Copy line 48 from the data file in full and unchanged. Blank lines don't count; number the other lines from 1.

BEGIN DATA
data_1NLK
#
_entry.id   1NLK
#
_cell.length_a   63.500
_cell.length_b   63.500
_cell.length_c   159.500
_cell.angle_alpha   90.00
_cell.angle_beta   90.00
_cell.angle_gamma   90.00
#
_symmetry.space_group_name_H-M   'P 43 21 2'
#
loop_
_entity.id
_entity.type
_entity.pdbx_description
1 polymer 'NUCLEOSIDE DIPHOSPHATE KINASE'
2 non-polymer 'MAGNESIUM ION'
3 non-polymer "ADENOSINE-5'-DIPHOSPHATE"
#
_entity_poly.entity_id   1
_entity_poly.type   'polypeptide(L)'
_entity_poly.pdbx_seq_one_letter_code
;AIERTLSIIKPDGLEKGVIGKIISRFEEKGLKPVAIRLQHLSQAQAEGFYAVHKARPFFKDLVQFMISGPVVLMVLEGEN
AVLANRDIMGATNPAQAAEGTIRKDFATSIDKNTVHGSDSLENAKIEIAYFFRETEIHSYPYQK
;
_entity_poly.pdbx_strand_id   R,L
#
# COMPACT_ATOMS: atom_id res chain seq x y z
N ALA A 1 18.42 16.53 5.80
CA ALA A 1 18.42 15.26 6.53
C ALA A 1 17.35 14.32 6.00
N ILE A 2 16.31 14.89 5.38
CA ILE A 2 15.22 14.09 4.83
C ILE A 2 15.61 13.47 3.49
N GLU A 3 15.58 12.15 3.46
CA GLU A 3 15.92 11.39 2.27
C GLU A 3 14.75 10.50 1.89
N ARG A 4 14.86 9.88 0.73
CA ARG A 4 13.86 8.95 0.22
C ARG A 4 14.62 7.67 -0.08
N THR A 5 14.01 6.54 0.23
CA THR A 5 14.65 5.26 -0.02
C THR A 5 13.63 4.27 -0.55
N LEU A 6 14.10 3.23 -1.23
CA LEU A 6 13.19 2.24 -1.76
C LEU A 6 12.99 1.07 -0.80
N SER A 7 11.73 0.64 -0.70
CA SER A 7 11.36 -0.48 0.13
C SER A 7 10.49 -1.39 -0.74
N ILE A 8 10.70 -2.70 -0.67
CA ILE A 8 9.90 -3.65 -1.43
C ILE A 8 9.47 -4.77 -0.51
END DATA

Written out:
C LEU A 6 12.99 1.07 -0.80